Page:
Introduction of Kyoto

Why people go toward Kyoto?
From the year 794, for over approximately 1,000 years, Kyoto was a prosperous city, home to the Emperor of Japan and a long-standing central metropolis for politics and culture.

Many ancient wars and revolutions greatly changed the history of Japan. Among these, those that took place in Kyoto are countless, so much so that primary and junior high school field trips from all over the country will always include Kyoto as part of their itinerary. Kyoto has preserved many traditional customs, as well as a large number of architectural structures that have been designated as World Heritage Sites. On the one hand, it is an area greatly cherished through festivals and the like; and on the other hand, it is also a city famous for its gourmet food, also known as an area that promotes the creation of new cultures by young people, featuring the popular cafe culture and many creative projects. Kyoto boasts great popularity among visitors who travel from all over Japan.

Kyoto’s highlights are highly varied and wide-ranging, capable of catering more than enough for any type of visitor, with its dramatic history, its beautiful scenery across all four seasons, its large number of stunning architectural structures such as Kiyomizudera and Ginkakuji, as well as its wonderfully varied food culture including its delicious multi-course kaiseki cuisine, plus many cultural experiences ranging from Zen culture with its thought-provoking life philosophies, to its more florid culture characterized by Japanese geisha (maiko and geigi) and the like.

Experiencing Kyoto to the full through only one visit, and only after a few days, would probably be almost impossible. There is no doubt that every time visitors come to Kyoto, they will be likely to discover something truly amazing.
The town areas of Kyoto form the shape of a basin surrounded by mountains in all four directions. As with all geographical basins, summers are hot and clammy with a high level of humidity, and winters feature highly penetrating cold temperatures likely to freeze you starting right from the toes.

Compared to any other area in Japan, the four seasons of Kyoto are the most vivid and beautiful -the perfect location for enjoying the many colors of each one of the seasons-. Soft cherry blossoms in the spring, lush greenery in the summer, striking Japanese maples in the fall, and dazzlingly-white snow scenery in the winter. Kyoto’s remarkably beautiful landscapes across all four seasons bring great joy to all visitors.

Visitors can wander around in short sleeves roughly from the middle of June to the end of September. Coats are essential from the middle of December to the middle of March.
Kyoto, a city that has grown to be one of Japan’s major tourist destinations, is continuing to strive to develop itself further in order to cater for the recently increasing number of overseas visitors. The people of Kyoto, who are already masters in hospitality for tourists, are gradually putting systems in place to provide a warm welcome to visitors from abroad. This is a slight digression, but sometimes people who live in Kyoto are considered to be "wicked" within Japan. This is believed to be because their habit of saying things indirectly and never revealing their true intentions can be fairly exaggerated. However, this is one of Kyoto’s cultural traits, and there is definitely no malice behind it. This habit is thought to be one of the heritages left from the nobility of the Heian Era (where saying things directly was considered as unrefined and inelegant behavior).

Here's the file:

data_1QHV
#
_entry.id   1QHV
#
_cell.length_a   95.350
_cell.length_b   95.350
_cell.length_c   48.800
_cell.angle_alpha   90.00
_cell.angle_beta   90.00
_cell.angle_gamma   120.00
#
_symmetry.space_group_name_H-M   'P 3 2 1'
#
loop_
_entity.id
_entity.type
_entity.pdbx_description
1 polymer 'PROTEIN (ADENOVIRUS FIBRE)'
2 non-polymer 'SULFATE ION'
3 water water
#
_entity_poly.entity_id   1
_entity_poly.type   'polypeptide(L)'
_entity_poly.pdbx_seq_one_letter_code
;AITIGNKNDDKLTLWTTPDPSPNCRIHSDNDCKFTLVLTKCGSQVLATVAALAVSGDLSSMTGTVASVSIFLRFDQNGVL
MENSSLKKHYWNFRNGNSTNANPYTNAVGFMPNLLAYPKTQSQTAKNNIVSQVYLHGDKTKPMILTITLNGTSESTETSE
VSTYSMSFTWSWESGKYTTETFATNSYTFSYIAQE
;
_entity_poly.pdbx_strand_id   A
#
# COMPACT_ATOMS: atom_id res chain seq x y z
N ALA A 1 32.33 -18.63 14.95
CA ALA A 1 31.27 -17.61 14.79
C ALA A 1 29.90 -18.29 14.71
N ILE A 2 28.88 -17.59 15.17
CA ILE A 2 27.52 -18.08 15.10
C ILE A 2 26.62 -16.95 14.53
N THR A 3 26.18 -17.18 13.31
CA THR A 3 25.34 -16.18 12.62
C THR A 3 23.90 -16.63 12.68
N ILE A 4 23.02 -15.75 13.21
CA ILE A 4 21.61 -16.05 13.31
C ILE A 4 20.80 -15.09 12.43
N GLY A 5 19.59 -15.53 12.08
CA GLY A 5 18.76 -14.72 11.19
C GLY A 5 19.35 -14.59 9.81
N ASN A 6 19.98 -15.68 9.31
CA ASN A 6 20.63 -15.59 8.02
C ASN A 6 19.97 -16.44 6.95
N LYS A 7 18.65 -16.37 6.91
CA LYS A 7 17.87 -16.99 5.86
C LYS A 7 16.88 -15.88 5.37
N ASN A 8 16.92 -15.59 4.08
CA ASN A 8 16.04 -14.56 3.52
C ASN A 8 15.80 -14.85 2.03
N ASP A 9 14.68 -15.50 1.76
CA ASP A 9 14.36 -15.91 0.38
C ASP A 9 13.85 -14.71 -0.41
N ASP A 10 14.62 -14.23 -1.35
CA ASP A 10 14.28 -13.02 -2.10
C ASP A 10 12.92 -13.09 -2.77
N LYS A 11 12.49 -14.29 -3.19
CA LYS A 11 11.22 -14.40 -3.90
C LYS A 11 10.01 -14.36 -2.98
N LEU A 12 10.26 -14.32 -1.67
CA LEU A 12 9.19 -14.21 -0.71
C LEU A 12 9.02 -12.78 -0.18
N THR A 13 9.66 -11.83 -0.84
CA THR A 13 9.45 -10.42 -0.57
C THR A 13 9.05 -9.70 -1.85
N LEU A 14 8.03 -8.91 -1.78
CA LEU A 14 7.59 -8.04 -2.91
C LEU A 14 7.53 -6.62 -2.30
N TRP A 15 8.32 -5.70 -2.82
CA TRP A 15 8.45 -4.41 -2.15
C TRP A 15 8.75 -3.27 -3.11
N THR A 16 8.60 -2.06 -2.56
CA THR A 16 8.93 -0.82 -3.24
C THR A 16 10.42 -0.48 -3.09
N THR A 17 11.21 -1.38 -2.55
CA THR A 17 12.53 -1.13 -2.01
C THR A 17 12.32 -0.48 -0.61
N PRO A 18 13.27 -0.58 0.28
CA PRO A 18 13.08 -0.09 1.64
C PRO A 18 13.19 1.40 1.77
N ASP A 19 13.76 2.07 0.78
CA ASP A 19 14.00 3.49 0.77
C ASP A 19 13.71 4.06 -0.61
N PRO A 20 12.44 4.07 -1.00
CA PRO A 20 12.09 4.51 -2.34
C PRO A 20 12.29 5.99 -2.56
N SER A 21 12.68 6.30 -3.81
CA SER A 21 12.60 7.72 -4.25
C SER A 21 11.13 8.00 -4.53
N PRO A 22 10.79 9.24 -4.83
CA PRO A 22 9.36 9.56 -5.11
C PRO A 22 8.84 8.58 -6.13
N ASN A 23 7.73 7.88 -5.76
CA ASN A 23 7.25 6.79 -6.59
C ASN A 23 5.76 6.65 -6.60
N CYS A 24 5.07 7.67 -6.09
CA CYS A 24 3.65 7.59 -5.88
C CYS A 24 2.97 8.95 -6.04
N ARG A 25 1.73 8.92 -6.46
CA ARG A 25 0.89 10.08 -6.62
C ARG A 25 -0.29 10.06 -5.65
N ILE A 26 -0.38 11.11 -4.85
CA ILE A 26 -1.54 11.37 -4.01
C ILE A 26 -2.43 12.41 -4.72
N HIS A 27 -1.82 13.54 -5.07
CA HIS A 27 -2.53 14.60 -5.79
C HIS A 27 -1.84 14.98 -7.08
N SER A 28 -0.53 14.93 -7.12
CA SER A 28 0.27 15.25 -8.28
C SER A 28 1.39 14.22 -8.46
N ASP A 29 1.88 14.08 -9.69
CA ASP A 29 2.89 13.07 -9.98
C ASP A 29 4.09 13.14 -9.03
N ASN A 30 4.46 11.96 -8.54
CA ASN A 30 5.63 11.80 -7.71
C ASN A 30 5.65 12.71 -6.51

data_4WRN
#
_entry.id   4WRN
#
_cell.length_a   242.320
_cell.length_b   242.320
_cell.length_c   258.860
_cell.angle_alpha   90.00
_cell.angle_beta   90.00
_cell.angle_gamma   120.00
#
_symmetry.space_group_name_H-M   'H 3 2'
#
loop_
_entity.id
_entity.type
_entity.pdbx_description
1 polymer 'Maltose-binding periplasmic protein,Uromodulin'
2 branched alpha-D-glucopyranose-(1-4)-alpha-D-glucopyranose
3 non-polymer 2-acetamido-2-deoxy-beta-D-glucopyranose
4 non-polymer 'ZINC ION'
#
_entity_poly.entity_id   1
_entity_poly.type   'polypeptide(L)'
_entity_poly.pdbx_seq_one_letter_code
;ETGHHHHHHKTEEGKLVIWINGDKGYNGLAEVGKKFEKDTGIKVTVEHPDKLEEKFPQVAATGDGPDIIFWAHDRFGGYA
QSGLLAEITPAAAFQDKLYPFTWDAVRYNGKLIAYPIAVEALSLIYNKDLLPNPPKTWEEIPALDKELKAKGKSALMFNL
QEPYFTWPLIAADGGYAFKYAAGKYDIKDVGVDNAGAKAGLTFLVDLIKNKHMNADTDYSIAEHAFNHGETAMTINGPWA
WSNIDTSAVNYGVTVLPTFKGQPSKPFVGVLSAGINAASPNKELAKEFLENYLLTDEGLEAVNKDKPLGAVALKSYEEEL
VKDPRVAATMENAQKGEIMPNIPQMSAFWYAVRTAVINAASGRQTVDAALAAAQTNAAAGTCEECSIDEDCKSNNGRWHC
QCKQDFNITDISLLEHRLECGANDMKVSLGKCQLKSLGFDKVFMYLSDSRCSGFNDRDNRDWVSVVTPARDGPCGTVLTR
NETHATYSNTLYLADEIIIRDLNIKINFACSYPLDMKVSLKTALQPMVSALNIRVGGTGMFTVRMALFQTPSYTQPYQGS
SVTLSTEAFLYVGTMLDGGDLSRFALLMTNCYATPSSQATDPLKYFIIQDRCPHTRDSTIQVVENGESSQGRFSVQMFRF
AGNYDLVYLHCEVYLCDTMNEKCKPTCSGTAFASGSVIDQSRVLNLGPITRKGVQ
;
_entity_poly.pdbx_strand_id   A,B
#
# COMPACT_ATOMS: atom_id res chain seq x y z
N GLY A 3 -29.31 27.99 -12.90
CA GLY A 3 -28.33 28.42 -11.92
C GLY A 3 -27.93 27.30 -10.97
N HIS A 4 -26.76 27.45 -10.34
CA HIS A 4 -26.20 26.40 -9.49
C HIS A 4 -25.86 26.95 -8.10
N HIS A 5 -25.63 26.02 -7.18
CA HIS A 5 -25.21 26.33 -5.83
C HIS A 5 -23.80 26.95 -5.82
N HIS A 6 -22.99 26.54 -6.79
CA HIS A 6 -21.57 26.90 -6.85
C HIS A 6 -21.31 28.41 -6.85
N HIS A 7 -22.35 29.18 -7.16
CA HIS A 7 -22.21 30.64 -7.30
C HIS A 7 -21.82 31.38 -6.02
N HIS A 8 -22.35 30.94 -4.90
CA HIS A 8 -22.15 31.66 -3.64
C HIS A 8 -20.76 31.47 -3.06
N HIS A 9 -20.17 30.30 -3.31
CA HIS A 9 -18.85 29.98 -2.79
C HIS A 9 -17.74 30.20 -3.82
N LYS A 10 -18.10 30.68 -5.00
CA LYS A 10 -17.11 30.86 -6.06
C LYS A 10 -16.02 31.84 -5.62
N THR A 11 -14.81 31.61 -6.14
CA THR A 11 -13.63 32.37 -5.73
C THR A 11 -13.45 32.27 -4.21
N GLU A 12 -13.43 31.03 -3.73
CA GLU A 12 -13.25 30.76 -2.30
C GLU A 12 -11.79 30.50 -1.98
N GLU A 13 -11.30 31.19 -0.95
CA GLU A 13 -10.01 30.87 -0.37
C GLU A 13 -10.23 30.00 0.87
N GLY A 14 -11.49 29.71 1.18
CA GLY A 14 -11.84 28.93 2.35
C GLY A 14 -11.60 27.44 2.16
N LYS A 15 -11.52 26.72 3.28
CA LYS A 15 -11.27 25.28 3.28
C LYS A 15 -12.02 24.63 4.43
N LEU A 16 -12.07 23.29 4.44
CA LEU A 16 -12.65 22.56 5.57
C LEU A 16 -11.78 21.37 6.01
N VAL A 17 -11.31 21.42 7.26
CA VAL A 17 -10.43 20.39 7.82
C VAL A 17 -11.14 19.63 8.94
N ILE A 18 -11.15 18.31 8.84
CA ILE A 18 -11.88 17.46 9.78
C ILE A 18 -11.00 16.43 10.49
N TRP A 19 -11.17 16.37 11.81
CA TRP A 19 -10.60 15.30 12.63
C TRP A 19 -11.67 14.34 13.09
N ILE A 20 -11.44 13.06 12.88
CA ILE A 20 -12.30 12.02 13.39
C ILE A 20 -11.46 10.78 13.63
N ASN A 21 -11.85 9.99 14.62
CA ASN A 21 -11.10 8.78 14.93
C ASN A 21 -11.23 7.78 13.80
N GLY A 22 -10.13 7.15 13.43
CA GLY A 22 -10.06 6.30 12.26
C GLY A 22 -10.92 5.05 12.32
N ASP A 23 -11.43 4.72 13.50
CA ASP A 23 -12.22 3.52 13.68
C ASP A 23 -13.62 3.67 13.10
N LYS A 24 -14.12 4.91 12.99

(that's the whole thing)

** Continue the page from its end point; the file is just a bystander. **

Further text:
Looking at it the other way, this custom may even be a manifestation of the high sociality of the people of Kyoto and a testimony to their maturity.
Let’s explore a little bit the transitions within Kyoto’s culture. In the early period of the Heian Era (from 794 to 1185), culture in Japan was heavily influenced by the Tang Dynasty (the China of that time). By the middle period, Japanese elements started to come forth, giving birth to prosperous literature through the invention of the Japanese hiragana and katakana characters (“The Tale of Genji” was written during this period by Murasaki Shikibu), and witnessing the emergence of Japanese architecture and the widespread diffusion of Buddhism among the general population. The Gion Festival, one of the three great festivals of Kyoto that are still celebrated to this day, begun in the early period of this era.

The Muromachi Era (from 1336 to 1573) saw the flourishing of two contrasting cultures: the Kitayama Culture, characterized by the building of Kinkakuji; and the Higashiyama culture, which was highly influenced by the Zen philosophy Wabi-sabi, with Ginkakuji as its prime example. Since then, during the era of the civil war, people witnessed the building of castles, as well as the introduction of the tea ceremony, Noh plays, and a style of Japanese domestic architecture known as shoin-zukuri. This can be considered as an era when new cultural models were established, proof of which we can still enjoy today as part of the everyday lives of the Japanese people.

In addition, even the stores in Kyoto with over 100 years of history can be heard saying, "In Kyoto, our company is still a newcomer." Well-established Kyoto stores and manufacturers with many years of history have been in business for 100, 200, and 300 years, and even those that have been around for over 1,000 years are not necessarily rare. There are many stores in Kyoto that were established way before the time when the samurais used to wander around the town with one katana sword at each side. Kyoto’s culture has been maturing from that long ago, enabling it to build great things over the years.

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